Following the instructions to the quinoa I purchased, in a small sauce pot, add 1 c water to 1/2 c washed quinoa, and bring this to a boil. Reduce the heat to medium so that the water reduces to a simmer and cover the pot. Take the pot off the heat after 10-15 minutes, or when the quinoa has absorbed all the water. As the quinoa is cooking, finely chop half a small, yellow onion, mince a clove of garlic, and roughly chop a quartered tomato. After you are finished with the knife work, add the onion to the skillet you crisped the bacon in and allow it to sweat, soaking up the flavour left by the fond and any leftover bacon grease you were unable to strain out. Continue cooking the onion until you can smell the onion odour; add to this the garlic and cook everything together until the smell of garlic slightly takes over. Finally, add the tomato, and continue to cook everything together until the tomato has softened and the onion is translucent.

By this point, the quinoa should be done. Transfer the quinoa to a bowl and add to this what I call a culinary trinity of Filipino cuisine (i.e., the onion, garlic, and tomato). Mix everything together with a pinch of salt and an equal amount of freshly ground black pepper. Allow everything to cool down to room temperature before proceeding.

When everything has completely cooled, finely chop the bacon. To the quinoa mixture, add 1/2 c grated parmesan reggiano and one beaten large egg; combine very well, and then divide the quinoa mixture into three separate bowls. Divide and add the bacon to two of the bowls. To one of these bacon bowls and to the one without, add 2 tbsp mashed black beans in each. To the bowl without the black beans, add one tbsp water (the moisture in the black beans similarly serves the purpose of helping to bind the ingredients together). Mix everything together in each bowl; especially to the bowl to which you've added water, add a bit more water if the quinoa doesn't clump together (i.e., if it's too dry).

For the exterior crust, sprinkle some bread crumbs on a shallow plate (the flatter the better). Using a measuring cup (or moulding ring, etc.), shape 1/4 c quinoa into a patty, and place directly onto the crumb-covered plate. If the patty separates/falls apart, then it's definitely too dry; mix this (no need to pick out the bread crumbs) back into the bowl and add a touch more water/mashed black beans. Gently shake the plate to essentially sift out the excess bread crumbs and use those to cover the top and sides of each patty, sprinkling on additional bread crumbs as needed. Though the patties will hold their shape at this point, it will be rather difficult to transfer to the skillet. To resolve this issue, put them (plate and all) into the freezer for about five minutes or until you can gently pick them up.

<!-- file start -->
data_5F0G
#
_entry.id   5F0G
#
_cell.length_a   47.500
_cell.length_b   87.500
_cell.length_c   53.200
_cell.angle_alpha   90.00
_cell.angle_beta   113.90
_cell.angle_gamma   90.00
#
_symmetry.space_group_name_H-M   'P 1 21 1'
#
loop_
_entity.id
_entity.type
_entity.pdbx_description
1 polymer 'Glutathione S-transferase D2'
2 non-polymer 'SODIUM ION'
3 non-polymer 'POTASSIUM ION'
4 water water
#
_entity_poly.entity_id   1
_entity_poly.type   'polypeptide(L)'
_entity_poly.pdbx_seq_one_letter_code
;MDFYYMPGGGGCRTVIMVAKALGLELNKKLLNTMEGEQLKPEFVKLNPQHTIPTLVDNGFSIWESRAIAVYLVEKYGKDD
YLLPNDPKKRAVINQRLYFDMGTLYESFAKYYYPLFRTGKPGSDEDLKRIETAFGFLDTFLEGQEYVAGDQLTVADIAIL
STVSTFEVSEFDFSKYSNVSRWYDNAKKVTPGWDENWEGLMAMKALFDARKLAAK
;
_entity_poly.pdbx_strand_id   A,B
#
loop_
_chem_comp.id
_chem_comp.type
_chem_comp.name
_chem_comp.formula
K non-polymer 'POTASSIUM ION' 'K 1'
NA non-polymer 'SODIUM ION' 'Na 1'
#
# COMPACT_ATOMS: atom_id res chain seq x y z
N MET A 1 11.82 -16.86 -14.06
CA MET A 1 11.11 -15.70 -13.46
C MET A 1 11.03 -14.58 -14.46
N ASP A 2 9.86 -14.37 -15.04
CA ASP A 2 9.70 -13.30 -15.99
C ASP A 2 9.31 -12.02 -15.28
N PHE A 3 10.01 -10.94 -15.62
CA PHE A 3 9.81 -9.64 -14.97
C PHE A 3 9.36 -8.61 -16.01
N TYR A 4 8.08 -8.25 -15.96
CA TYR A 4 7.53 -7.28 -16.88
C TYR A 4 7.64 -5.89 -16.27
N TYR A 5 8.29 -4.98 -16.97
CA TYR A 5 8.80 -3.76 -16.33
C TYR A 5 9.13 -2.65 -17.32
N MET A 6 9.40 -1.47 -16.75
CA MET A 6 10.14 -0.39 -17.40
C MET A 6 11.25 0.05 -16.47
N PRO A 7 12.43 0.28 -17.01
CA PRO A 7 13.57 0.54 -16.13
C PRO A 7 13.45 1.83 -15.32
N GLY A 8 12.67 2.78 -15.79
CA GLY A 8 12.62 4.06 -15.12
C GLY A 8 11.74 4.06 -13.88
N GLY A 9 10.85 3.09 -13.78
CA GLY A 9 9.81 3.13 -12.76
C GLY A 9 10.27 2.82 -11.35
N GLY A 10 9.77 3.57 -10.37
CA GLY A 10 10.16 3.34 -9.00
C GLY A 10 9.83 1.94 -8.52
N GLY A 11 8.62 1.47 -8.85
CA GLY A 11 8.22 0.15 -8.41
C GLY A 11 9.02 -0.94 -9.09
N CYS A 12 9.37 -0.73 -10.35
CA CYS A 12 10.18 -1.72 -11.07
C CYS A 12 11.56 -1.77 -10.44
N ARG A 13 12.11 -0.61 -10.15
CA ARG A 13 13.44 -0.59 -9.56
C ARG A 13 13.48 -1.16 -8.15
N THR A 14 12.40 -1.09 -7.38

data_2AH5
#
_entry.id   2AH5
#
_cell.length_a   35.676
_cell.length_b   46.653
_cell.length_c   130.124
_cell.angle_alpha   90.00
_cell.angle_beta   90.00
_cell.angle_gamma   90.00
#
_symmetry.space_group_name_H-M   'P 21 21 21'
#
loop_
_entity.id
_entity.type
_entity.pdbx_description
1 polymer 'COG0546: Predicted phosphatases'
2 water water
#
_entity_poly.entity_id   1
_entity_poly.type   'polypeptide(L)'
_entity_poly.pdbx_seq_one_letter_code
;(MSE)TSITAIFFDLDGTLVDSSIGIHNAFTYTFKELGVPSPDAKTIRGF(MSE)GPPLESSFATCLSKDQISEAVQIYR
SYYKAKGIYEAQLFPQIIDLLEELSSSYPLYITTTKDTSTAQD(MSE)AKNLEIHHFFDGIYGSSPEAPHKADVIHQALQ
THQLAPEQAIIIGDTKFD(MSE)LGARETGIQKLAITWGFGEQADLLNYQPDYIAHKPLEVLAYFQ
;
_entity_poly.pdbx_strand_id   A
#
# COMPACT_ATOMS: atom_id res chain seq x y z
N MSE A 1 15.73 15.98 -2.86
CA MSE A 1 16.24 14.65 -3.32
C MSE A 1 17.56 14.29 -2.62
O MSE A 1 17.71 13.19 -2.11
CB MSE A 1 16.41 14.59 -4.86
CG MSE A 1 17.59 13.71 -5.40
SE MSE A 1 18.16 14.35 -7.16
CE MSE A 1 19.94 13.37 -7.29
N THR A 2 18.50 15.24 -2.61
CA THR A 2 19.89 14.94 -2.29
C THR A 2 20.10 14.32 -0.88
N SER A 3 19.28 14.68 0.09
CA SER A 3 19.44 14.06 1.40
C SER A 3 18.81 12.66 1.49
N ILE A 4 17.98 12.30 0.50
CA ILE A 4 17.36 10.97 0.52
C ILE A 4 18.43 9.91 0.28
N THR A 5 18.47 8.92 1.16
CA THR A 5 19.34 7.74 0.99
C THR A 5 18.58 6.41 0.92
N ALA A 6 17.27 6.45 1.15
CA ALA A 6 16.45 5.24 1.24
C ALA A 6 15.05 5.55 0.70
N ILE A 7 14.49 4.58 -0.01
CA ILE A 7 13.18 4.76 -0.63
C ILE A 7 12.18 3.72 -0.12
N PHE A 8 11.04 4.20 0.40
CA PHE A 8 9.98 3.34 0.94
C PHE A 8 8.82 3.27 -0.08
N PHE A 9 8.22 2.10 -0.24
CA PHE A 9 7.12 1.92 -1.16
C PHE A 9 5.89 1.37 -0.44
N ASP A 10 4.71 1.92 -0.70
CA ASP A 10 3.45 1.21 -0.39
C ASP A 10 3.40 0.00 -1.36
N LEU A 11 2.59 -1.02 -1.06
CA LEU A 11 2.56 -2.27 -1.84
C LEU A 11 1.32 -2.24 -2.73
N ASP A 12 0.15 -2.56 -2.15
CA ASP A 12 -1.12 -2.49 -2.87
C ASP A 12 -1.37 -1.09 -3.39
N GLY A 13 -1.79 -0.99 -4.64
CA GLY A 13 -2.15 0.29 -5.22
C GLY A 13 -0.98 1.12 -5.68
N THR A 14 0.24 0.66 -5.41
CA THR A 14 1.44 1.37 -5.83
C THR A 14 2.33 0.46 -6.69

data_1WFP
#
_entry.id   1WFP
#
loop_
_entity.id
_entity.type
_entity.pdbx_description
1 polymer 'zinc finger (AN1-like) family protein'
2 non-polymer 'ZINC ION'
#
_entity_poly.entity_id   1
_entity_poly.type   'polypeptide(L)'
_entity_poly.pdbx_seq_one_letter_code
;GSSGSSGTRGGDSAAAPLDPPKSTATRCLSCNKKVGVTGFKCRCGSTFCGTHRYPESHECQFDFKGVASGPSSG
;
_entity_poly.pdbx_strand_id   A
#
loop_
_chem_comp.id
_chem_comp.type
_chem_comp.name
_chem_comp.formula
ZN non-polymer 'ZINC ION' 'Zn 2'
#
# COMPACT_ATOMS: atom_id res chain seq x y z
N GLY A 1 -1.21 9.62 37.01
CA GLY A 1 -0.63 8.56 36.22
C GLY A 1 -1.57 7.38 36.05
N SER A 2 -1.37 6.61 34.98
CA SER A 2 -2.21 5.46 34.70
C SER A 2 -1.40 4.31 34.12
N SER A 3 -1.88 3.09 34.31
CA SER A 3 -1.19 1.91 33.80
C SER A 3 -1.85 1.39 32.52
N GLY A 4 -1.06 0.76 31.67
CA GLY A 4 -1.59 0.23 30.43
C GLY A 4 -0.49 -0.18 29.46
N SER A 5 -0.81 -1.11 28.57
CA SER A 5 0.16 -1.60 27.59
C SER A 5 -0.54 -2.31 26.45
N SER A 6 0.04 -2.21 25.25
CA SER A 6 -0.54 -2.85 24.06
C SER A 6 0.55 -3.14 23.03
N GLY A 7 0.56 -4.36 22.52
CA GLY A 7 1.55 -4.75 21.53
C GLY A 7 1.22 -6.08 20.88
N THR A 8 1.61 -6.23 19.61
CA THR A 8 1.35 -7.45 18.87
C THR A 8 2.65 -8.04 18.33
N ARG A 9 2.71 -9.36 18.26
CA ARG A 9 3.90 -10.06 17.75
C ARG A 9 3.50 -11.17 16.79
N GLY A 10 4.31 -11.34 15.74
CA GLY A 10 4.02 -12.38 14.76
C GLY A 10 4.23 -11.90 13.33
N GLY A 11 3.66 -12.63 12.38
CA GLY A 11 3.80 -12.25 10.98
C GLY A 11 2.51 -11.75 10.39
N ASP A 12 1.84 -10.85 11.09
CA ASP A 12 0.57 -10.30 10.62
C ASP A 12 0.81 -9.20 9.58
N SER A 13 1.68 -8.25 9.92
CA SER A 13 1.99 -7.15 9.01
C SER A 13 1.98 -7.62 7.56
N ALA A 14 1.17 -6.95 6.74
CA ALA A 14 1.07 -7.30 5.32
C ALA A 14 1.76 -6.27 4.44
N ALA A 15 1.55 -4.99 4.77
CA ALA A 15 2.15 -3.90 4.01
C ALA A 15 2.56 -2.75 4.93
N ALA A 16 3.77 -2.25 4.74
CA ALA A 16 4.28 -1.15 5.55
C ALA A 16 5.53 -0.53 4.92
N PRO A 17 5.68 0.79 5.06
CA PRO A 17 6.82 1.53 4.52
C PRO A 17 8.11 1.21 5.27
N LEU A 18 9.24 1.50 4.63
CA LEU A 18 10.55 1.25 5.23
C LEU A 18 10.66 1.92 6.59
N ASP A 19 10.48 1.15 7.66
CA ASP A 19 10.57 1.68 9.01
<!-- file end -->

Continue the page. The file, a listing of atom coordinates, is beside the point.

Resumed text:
When the quinoa patty [cakes] can be picked up, transfer them to a preheated skillet (medium heat). While quinoa cakes, croquettes, or anything else fried, are usually fried in a layer of hot oil, these will fry just as well on the hot skillet and the addition of a few drops of olive oil around the perimeter. Especially on a non-stick pan, add the drops of olive oil and carefully tilt the pan so that the oil is drawn into the bread crumbs. Cook this side for about 4-5 minutes and, using a wide spatula, carefully flip the quinoa cake and cook the other side, again adding a few drops of olive oil. For an alternative (read: healthier) cooking method, I tried baking a quinoa patty and got a similar (nice crunchy exterior and softer, lighter interior) though less than impressive (not the great golden brown colour I expected) result.

Topped off with a few grains of grey sea salt and upon a teaspoon each of honey Dijon and ketchup, the quinoa cake felt incredibly light as I ate it while also being satisfactorily heavy, a great midnight snack. As noted above, this recipe is good for nine quinoa cakes (and certainly more if formed into croquettes); since one was enough at the time I made them (though I also enjoyed my first frying attempt which resulted in something more like a pancake, i.e., prior to thinking I should have the patties set in the freezer for a few minutes), I transferred all the patties to a single plate and plastic wrapped it. Now with ready to fry patties sitting in my fridge, I can have many a midnight snack over the next few days, or am at least ready for company at a moment's notice (well, until the quinoa cakes are all finished)! For the complete late night album, click here.